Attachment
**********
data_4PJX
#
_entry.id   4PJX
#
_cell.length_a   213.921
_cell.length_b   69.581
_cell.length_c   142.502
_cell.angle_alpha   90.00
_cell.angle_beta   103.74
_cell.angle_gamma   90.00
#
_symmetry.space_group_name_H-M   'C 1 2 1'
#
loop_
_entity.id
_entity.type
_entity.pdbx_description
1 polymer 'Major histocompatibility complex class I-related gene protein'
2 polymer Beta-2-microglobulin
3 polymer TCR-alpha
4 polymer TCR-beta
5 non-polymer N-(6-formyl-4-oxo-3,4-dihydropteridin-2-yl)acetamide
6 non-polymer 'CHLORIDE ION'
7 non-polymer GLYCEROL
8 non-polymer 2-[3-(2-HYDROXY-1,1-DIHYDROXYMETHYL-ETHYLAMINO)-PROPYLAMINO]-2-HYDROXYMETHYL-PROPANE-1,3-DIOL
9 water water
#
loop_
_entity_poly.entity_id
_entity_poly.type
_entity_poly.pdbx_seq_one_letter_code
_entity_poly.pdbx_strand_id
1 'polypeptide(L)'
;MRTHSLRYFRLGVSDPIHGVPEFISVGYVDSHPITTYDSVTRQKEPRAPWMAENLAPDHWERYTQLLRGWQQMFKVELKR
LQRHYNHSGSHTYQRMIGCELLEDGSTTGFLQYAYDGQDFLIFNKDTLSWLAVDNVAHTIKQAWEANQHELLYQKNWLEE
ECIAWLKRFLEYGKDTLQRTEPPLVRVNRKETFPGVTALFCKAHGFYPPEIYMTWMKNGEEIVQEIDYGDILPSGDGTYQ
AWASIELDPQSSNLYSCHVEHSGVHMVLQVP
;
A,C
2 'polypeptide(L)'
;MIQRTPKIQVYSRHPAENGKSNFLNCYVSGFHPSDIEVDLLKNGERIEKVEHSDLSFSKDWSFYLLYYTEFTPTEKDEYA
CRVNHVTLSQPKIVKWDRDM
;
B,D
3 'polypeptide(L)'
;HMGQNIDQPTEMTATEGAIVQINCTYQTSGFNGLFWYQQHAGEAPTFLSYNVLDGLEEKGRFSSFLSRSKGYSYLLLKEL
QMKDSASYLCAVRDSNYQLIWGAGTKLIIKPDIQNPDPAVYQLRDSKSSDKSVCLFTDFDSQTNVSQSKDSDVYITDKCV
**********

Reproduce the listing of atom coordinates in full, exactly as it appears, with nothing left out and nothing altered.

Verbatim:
data_4PJX
#
_entry.id   4PJX
#
_cell.length_a   213.921
_cell.length_b   69.581
_cell.length_c   142.502
_cell.angle_alpha   90.00
_cell.angle_beta   103.74
_cell.angle_gamma   90.00
#
_symmetry.space_group_name_H-M   'C 1 2 1'
#
loop_
_entity.id
_entity.type
_entity.pdbx_description
1 polymer 'Major histocompatibility complex class I-related gene protein'
2 polymer Beta-2-microglobulin
3 polymer TCR-alpha
4 polymer TCR-beta
5 non-polymer N-(6-formyl-4-oxo-3,4-dihydropteridin-2-yl)acetamide
6 non-polymer 'CHLORIDE ION'
7 non-polymer GLYCEROL
8 non-polymer 2-[3-(2-HYDROXY-1,1-DIHYDROXYMETHYL-ETHYLAMINO)-PROPYLAMINO]-2-HYDROXYMETHYL-PROPANE-1,3-DIOL
9 water water
#
loop_
_entity_poly.entity_id
_entity_poly.type
_entity_poly.pdbx_seq_one_letter_code
_entity_poly.pdbx_strand_id
1 'polypeptide(L)'
;MRTHSLRYFRLGVSDPIHGVPEFISVGYVDSHPITTYDSVTRQKEPRAPWMAENLAPDHWERYTQLLRGWQQMFKVELKR
LQRHYNHSGSHTYQRMIGCELLEDGSTTGFLQYAYDGQDFLIFNKDTLSWLAVDNVAHTIKQAWEANQHELLYQKNWLEE
ECIAWLKRFLEYGKDTLQRTEPPLVRVNRKETFPGVTALFCKAHGFYPPEIYMTWMKNGEEIVQEIDYGDILPSGDGTYQ
AWASIELDPQSSNLYSCHVEHSGVHMVLQVP
;
A,C
2 'polypeptide(L)'
;MIQRTPKIQVYSRHPAENGKSNFLNCYVSGFHPSDIEVDLLKNGERIEKVEHSDLSFSKDWSFYLLYYTEFTPTEKDEYA
CRVNHVTLSQPKIVKWDRDM
;
B,D
3 'polypeptide(L)'
;HMGQNIDQPTEMTATEGAIVQINCTYQTSGFNGLFWYQQHAGEAPTFLSYNVLDGLEEKGRFSSFLSRSKGYSYLLLKEL
QMKDSASYLCAVRDSNYQLIWGAGTKLIIKPDIQNPDPAVYQLRDSKSSDKSVCLFTDFDSQTNVSQSKDSDVYITDKCV